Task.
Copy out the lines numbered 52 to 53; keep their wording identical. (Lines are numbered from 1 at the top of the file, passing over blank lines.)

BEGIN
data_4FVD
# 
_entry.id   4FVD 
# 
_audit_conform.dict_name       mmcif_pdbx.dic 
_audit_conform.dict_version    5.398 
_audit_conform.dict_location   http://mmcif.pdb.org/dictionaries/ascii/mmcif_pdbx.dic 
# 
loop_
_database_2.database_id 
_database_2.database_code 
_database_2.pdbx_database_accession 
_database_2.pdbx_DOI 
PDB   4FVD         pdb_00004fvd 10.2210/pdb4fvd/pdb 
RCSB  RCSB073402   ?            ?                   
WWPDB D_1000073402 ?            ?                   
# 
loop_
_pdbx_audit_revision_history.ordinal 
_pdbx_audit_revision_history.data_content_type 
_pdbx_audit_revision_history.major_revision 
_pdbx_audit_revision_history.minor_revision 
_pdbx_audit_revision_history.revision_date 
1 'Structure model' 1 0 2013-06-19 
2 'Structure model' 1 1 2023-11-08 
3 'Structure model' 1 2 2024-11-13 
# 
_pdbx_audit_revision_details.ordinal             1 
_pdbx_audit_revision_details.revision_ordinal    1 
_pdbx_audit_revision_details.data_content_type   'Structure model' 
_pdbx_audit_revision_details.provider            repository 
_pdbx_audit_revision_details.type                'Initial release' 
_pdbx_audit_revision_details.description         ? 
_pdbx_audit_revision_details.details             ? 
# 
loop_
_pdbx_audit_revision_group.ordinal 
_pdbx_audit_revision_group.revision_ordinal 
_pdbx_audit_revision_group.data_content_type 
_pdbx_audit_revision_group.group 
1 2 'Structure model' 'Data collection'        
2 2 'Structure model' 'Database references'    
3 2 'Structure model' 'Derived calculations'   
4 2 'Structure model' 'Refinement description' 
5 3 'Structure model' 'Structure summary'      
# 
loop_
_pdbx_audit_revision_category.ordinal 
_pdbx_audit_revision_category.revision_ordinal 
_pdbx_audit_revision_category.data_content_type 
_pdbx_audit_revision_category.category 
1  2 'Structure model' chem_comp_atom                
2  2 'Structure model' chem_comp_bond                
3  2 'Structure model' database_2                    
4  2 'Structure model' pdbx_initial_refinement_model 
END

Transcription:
1  2 'Structure model' chem_comp_atom                
2  2 'Structure model' chem_comp_bond                